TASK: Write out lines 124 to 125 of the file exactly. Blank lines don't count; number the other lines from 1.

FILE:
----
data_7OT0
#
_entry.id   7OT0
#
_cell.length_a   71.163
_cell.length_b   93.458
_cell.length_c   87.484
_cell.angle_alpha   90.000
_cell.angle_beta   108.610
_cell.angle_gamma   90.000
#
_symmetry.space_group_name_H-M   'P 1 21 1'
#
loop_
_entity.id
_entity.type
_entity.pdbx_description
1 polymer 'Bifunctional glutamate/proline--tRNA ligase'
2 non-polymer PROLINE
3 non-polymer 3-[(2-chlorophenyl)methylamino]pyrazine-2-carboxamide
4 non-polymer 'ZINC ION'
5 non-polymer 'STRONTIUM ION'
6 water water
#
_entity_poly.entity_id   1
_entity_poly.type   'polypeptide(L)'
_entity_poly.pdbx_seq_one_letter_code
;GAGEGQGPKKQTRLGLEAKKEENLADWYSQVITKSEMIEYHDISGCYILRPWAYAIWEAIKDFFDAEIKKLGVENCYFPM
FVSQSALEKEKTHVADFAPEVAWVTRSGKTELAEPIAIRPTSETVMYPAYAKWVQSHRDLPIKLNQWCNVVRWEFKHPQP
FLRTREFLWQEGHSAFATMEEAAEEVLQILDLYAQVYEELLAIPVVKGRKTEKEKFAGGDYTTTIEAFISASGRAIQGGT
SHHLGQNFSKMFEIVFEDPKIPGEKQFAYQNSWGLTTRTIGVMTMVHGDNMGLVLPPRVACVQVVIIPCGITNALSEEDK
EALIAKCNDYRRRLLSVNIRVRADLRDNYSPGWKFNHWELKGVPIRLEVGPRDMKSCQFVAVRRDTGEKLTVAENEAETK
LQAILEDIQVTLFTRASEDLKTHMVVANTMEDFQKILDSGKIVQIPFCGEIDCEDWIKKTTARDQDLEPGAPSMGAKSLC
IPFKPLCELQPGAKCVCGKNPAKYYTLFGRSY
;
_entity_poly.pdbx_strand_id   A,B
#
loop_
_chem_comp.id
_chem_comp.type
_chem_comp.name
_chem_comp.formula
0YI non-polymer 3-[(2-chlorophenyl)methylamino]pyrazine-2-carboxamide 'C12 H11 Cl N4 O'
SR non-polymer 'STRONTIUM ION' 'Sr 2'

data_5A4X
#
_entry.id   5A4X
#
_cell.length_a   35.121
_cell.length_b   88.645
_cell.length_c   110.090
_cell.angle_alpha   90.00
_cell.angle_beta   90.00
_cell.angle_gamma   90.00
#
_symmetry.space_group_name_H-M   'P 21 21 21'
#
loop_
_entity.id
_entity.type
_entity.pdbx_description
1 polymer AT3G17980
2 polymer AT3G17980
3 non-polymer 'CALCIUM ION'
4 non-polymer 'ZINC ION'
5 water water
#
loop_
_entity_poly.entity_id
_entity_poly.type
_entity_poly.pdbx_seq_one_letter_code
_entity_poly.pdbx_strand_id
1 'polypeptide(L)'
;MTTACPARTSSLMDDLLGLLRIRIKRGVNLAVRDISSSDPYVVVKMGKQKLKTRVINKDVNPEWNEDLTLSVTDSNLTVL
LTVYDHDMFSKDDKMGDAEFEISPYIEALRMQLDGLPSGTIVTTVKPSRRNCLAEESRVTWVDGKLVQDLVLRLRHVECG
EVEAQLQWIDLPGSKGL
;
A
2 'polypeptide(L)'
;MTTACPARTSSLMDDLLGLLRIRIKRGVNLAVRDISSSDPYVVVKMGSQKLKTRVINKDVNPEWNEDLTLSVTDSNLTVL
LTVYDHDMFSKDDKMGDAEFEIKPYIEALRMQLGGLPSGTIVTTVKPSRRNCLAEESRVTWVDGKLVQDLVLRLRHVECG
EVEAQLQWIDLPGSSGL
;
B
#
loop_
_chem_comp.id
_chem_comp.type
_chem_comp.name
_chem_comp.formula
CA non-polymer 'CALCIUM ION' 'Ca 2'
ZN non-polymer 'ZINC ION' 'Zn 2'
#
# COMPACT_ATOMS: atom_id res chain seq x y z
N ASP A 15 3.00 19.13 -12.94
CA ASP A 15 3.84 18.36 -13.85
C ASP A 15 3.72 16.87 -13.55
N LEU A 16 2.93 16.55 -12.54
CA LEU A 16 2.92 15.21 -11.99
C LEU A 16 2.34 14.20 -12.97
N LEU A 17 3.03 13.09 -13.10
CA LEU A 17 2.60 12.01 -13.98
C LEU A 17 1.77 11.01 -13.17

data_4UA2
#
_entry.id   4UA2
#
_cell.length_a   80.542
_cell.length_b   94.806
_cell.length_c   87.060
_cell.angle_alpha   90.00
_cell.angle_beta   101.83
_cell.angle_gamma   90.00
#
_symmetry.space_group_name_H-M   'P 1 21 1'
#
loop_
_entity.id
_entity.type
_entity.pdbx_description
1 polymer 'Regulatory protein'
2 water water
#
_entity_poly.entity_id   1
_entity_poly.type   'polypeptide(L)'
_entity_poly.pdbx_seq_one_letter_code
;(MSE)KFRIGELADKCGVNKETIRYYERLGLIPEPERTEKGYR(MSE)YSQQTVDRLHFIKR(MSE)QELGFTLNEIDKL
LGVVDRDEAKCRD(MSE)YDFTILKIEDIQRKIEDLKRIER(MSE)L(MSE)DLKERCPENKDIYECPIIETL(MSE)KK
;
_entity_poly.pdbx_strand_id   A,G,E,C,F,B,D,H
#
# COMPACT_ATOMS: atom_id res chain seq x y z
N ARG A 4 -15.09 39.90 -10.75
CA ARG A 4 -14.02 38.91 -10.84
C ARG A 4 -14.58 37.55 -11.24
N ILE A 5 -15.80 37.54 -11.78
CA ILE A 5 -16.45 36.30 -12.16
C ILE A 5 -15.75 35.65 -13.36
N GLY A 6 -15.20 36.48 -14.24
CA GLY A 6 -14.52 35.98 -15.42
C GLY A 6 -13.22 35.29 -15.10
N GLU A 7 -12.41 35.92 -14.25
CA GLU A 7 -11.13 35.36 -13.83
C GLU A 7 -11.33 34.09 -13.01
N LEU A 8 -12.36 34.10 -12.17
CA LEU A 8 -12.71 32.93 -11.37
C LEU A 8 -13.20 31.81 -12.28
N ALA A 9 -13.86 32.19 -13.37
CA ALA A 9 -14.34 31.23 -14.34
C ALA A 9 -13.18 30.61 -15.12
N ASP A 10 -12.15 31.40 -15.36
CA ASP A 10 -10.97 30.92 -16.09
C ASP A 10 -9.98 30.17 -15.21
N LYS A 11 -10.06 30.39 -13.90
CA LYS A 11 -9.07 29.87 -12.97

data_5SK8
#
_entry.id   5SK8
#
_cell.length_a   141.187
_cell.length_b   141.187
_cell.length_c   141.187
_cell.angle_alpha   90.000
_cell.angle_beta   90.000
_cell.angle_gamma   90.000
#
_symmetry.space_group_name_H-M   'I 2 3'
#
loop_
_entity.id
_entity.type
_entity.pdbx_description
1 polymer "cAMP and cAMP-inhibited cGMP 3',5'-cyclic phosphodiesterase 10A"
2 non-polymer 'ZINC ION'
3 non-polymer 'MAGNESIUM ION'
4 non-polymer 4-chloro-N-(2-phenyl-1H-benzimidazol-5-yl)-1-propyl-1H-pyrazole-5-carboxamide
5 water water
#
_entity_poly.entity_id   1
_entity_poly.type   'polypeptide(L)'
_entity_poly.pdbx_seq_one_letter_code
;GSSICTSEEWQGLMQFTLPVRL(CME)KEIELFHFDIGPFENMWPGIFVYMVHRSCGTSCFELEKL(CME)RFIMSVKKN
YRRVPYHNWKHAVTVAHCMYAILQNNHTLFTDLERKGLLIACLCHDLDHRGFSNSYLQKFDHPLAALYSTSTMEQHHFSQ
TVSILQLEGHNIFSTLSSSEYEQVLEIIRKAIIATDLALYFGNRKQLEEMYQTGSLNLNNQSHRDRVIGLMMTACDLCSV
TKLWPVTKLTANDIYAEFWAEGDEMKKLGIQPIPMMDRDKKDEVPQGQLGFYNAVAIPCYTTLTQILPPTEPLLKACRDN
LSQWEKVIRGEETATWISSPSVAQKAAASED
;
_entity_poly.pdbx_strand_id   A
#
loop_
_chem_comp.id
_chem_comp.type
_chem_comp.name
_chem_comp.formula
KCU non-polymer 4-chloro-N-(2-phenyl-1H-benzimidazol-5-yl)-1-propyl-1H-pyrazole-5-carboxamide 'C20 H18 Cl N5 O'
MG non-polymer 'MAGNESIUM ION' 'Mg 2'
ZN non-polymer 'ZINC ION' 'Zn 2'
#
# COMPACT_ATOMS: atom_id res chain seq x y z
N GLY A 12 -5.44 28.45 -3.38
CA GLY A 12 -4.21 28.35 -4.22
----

_entity_poly.entity_id   1
_entity_poly.type   'polypeptide(L)'